Smart Realtors know this and they exploit it nicely. “Hey, I know you said you only wanted to pay $300,000, but I found you this really nice house for only $320,000. What’s the harm in looking?”
The next thing a buyer knows they’ve completely scrapped their budget. Especially when Realtors say things like “go ahead. Money is cheap.”
Another big mistake new home owners make is when it comes time to shop for a mortgage.
They start out well, browsing the various rate comparison websites for the best rates. Or they might shop around the old fashioned way by picking up the phone and calling banks and brokers.
“Calling people? Oh, the humanity!” — millennials.
But then their well-laid plans start to come unraveled. In their haste to get a mortgage, sometimes new home owners settle for less. Their mortgage broker might not be able to get them a 2.49% mortgage, so they blindly accept 2.69%. The extra 0.2% ends up costing thousands in extra interest over a 25 year loan.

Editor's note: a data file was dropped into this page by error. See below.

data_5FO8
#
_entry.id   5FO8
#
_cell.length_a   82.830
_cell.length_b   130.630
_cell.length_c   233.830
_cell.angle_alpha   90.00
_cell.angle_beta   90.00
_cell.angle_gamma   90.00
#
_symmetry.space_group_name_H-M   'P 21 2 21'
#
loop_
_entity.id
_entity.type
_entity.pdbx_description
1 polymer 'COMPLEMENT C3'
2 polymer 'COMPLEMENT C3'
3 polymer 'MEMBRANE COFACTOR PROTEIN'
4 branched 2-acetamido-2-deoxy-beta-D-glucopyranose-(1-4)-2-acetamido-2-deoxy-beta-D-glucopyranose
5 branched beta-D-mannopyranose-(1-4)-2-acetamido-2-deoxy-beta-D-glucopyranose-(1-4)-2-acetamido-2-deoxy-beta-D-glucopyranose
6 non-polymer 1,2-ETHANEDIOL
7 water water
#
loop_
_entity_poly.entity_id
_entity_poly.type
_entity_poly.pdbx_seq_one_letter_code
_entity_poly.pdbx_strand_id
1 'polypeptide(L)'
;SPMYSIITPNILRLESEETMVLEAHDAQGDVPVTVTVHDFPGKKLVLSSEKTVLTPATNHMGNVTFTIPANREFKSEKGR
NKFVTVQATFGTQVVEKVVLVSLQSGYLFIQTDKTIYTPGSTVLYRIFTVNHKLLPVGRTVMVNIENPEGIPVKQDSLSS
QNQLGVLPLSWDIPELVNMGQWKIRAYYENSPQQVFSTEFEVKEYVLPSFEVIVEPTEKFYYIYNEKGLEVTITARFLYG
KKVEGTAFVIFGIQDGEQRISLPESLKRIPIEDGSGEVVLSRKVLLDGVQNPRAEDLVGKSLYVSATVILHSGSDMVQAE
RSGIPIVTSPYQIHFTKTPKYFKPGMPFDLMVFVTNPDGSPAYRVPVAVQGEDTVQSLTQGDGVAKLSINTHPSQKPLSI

And finally, we come to one of the biggest mistakes of all. Choosing the wrong mortgage life insurance.
Bad mortgage life insurance
As a former mortgage broker, I know the story all too well.
After securing a mortgage for the borrowers, the agent then begins the pitch for mortgage life insurance. They can be protected for just $25 per month, or $30, or whatever. It’s an easy sell because it’s cheap, easy, and the broker has successfully tapped their emotions. Nobody wants to leave a spouse with a huge mortgage debt.
And best of all for the broker, they get a nice commission for selling it. Not as nice as the commission for selling the mortgage, but it’s still a nice bit of cream at the end of a transaction.
But this kind of mortgage life insurance is a real crummy deal for the customer. Premiums stay the same even though the mortgage balance is going down. It’s one insurance company offering the product, so they have no assurance the price offered is competitive (spoiler alert: it’s usually not great). And buying an insurance product from a mortgage broker or banker isn’t generally a good idea. They’re not insurance people.